This section – States: Traffic Laws & Training for Pedestrian and Bicyclist Safety – looks at state laws and driving training that is related to bicycle and pedestrian safety.
Over the course of the Benchmarking project there have been several notable developments in bicycle-related laws, including the proliferation of safe passing laws and the development of laws that regulate the use of electrically-assisted bicycles.
Distracted driving and automated enforcement laws – which can be found in Figure 2.8.2 – have been the subject of much interest in recent years. According to the National Conference of State Legislatures, 44 states considered over 230 distracted driving-related bills and 24 states considered 85 automated enforcement bills in 2017. 64 These laws often have limitations on their application to drivers or other complexities that are difficult to report in a table.
Laws That Promote Pedestrian & Bicyclist Safety
Legend: Green = Law protects a bicyclist or pedestrian
Laws That Combat Bad Driving Behaviors
For Figure 2.8.2, the following notes will help you interpret the data reported:
- LIMITED – Law is limited to a specific type of person or specific locations and/or circumstances
- PRIMARY – Law can be enforced due to its own violation
- SECONDARY – Law can only be enforced if there is another violation as well
Maps of State Laws
Footnote for maps 69
Laws Regulating Electrically-Assisted Bicycles
Legend: Green = Law clarifies e-bike use and regulation; Red = Law restricts e-bike use
The bicycle industry, through People for Bikes and the Bicycle Product Suppliers Association, has created a 3-class model law for the regulation of electrically-assisted bicycles. The classes are:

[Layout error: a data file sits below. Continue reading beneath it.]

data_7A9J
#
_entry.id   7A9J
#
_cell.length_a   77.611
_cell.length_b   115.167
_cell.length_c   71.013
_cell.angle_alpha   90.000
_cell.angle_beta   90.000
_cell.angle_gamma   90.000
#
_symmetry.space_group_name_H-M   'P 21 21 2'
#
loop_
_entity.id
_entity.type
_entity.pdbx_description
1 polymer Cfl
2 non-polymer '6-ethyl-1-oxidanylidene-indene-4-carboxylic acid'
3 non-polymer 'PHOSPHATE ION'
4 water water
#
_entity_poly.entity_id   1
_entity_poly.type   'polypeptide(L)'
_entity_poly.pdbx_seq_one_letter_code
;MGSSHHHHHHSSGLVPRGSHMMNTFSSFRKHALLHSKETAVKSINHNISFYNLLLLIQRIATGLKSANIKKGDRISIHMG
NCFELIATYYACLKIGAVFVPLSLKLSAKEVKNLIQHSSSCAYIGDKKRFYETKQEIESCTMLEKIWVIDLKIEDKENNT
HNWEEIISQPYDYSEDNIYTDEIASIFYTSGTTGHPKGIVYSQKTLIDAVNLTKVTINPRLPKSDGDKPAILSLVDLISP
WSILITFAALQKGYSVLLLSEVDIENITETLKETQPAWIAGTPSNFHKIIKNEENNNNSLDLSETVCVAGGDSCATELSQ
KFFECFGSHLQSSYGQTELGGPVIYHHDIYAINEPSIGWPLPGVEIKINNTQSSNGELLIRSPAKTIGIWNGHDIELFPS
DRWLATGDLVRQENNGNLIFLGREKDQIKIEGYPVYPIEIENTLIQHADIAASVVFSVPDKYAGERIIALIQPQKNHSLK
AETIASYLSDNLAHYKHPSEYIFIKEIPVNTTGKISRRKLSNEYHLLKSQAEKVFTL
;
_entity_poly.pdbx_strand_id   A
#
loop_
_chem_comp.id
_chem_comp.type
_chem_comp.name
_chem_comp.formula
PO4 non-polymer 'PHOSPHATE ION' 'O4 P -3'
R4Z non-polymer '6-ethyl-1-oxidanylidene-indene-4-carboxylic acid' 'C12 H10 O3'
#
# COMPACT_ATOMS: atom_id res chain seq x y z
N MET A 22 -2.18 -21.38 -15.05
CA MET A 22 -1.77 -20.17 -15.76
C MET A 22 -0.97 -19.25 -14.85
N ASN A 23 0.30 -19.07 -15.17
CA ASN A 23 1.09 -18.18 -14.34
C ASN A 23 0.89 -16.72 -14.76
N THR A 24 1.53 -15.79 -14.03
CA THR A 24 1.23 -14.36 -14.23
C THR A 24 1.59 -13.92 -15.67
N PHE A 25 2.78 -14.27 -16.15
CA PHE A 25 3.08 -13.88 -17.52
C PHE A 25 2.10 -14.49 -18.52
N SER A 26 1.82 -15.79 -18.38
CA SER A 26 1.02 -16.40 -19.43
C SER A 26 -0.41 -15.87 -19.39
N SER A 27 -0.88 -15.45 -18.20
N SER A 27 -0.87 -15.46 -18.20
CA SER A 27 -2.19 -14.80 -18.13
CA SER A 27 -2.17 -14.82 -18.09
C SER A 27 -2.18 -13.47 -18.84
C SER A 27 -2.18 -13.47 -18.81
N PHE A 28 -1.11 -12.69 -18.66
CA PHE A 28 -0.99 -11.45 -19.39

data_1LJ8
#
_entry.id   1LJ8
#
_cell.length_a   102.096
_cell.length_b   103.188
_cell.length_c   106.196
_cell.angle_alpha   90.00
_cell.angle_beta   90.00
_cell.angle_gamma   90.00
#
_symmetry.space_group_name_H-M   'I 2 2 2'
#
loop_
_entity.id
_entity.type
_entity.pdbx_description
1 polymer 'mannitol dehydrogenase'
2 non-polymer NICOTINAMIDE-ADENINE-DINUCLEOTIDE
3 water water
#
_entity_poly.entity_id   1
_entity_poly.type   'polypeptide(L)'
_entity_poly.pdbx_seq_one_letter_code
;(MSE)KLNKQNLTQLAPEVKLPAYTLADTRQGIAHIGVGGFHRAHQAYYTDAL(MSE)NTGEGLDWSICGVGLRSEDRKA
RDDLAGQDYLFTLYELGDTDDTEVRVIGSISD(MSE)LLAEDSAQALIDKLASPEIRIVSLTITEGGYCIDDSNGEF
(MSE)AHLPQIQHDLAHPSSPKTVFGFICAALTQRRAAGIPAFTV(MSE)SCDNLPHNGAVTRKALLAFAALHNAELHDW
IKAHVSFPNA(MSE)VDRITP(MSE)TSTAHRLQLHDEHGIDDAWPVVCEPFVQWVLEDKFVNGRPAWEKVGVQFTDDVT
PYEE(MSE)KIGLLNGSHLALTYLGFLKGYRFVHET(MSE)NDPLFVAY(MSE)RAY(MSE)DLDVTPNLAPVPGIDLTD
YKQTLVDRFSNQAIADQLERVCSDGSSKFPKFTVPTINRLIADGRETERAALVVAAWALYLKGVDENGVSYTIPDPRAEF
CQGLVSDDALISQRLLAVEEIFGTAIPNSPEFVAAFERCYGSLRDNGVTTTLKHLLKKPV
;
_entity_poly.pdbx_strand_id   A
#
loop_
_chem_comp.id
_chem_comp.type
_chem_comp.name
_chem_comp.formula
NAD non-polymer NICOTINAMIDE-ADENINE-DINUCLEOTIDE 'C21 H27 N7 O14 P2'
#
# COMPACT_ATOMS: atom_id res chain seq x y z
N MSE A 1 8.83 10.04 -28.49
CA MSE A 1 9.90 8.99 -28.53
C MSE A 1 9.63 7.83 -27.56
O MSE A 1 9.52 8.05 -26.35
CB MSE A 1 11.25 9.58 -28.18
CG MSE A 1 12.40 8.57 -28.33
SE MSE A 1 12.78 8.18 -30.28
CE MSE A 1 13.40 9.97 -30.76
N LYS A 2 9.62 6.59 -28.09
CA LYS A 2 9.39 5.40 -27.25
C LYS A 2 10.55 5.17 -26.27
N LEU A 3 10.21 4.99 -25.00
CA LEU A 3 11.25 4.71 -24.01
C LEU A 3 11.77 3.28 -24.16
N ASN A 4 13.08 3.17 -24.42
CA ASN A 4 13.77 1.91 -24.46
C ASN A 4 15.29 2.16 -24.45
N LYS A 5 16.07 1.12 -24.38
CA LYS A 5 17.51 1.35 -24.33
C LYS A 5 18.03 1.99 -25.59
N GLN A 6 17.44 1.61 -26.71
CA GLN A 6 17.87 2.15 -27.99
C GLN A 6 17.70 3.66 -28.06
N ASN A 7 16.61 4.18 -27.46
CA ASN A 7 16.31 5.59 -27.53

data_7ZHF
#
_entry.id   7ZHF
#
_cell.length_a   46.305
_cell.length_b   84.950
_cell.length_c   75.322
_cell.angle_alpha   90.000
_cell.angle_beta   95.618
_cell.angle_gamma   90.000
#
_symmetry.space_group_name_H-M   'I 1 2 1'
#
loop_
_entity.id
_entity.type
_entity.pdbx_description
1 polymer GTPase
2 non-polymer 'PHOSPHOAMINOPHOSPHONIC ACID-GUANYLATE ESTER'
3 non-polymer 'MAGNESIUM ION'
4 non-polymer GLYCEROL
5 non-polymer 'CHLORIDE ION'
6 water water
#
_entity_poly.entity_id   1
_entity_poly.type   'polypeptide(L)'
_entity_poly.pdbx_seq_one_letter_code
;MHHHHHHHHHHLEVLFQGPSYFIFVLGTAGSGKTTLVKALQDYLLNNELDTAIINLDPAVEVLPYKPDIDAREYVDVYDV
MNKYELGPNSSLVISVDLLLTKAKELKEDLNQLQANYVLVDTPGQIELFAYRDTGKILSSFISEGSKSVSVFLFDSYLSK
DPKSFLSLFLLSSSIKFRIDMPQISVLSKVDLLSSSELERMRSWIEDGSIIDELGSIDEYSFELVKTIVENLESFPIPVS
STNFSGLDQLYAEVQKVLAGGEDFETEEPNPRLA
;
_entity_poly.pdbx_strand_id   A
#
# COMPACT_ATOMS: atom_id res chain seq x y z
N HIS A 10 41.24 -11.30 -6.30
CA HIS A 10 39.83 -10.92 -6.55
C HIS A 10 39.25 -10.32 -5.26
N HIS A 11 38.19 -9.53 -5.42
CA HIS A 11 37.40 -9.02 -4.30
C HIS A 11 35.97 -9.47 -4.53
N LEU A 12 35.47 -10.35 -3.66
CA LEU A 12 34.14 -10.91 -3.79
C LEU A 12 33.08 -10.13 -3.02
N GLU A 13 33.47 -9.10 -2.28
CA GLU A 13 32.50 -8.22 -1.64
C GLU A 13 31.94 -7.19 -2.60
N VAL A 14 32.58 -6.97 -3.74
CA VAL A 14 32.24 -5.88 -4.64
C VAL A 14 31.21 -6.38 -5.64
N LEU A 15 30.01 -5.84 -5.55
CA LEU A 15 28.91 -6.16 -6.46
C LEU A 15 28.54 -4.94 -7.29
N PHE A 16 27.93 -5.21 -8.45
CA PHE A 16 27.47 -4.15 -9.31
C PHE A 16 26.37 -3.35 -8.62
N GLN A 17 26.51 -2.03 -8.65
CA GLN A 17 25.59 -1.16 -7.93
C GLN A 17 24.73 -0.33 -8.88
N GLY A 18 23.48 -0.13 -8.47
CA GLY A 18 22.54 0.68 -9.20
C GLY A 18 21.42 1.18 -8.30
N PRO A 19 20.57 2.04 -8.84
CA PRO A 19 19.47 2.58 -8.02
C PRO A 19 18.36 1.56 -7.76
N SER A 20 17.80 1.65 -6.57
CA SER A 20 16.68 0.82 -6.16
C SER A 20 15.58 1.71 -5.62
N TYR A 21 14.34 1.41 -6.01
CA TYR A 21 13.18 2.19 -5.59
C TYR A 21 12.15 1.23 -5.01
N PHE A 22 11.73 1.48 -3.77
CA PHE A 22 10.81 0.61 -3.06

- CLASS 1 = top speed of 20 mph, no throttle
- CLASS 2 = top speed of 20 mph, throttle- equipped
- CLASS 3 = top speed of 28 mph, no throttle
Each class has different rules for who can use such an e-bike and where it can be ridden. Class 1 e-bikes are generally allowed to be ridden by the same people and in the same places as human-powered bicycles.
The 3-class system is similar to the regulation of e-bikes in the European Union under the type approvals L1e-A and L1e-B. 71
Driver Training on Behavior Towards Bicyclists & Pedestrians
National Conference of State Legislatures. Traffic Safety Trends: State Legislative Action 2017 (6/28/2018). Available at http://www.ncsl.org/research/transportation/traffic-safety-trends-state-legislative-action-2017.aspx.
The League of American Bicyclists. Bike Law University (2018). Available at https://bikeleague.org/bike-law-university.
Ray Thomas, Esq., Charley Gee, Esq., and Meredith Thomas. Pedestrian Law Survey (2013). Distributed by Compact Disc at Pro Walk/Pro Bike/ Pro Place 2014.
Governors Highway Safety Association (GHSA). Speed and Red Light Cameras (last updated December 2018). Available at https://ghsa.org/state-laws/issues/speed%20and%20red%20light%20cameras.
GHSA. Distracted Driving Laws by State (last updated April 2018). Available at https://www.ghsa.org/state-laws/issues/distracted%20driving.
Underlying data is in Charts 8.1.1 and 2.8.2
People for Bikes. Electric Bicycle Laws by State (retrieved November 2018). Available at https://peopleforbikes.org/our-work/e-bikes/.
Bike Europe. White Paper: Rules & Regulations on Electric Cycles in the European Union (May 2017). Available at http://bike-eu.com.s3-eu-central-1.com/app/uploads/2015/09/rules-regulation-on-electric-cycles-in-the-european-union-may-2017.pdf.
The League of American Bicyclists. 2017 Bicycle Friendly State survey data from questions EE4, EE5, EE6, and EE9. For states with *, data is from Alliance for Biking and Walking. Bicycling and Walking in the United States: 2016 Benchmarking Report. Available at https://bikeleague.org/benchmarking-report.